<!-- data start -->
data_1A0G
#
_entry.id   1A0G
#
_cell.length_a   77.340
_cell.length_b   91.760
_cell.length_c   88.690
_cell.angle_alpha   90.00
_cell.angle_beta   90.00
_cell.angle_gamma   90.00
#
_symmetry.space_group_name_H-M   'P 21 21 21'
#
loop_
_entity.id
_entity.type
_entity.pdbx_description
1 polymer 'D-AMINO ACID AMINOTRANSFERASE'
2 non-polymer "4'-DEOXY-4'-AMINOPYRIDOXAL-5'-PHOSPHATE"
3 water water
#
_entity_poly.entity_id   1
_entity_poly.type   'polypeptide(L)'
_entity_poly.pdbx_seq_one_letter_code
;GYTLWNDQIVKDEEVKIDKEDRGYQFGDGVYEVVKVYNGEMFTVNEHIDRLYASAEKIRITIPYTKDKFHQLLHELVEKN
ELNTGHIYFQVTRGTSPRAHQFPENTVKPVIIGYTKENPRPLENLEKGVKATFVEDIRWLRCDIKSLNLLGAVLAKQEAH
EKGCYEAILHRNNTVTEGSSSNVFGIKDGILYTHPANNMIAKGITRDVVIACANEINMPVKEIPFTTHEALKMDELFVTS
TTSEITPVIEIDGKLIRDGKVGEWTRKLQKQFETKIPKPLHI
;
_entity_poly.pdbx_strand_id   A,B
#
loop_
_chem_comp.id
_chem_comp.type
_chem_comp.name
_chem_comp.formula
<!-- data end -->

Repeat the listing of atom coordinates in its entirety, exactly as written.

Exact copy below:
data_1A0G
#
_entry.id   1A0G
#
_cell.length_a   77.340
_cell.length_b   91.760
_cell.length_c   88.690
_cell.angle_alpha   90.00
_cell.angle_beta   90.00
_cell.angle_gamma   90.00
#
_symmetry.space_group_name_H-M   'P 21 21 21'
#
loop_
_entity.id
_entity.type
_entity.pdbx_description
1 polymer 'D-AMINO ACID AMINOTRANSFERASE'
2 non-polymer "4'-DEOXY-4'-AMINOPYRIDOXAL-5'-PHOSPHATE"
3 water water
#
_entity_poly.entity_id   1
_entity_poly.type   'polypeptide(L)'
_entity_poly.pdbx_seq_one_letter_code
;GYTLWNDQIVKDEEVKIDKEDRGYQFGDGVYEVVKVYNGEMFTVNEHIDRLYASAEKIRITIPYTKDKFHQLLHELVEKN
ELNTGHIYFQVTRGTSPRAHQFPENTVKPVIIGYTKENPRPLENLEKGVKATFVEDIRWLRCDIKSLNLLGAVLAKQEAH
EKGCYEAILHRNNTVTEGSSSNVFGIKDGILYTHPANNMIAKGITRDVVIACANEINMPVKEIPFTTHEALKMDELFVTS
TTSEITPVIEIDGKLIRDGKVGEWTRKLQKQFETKIPKPLHI
;
_entity_poly.pdbx_strand_id   A,B
#
loop_
_chem_comp.id
_chem_comp.type
_chem_comp.name
_chem_comp.formula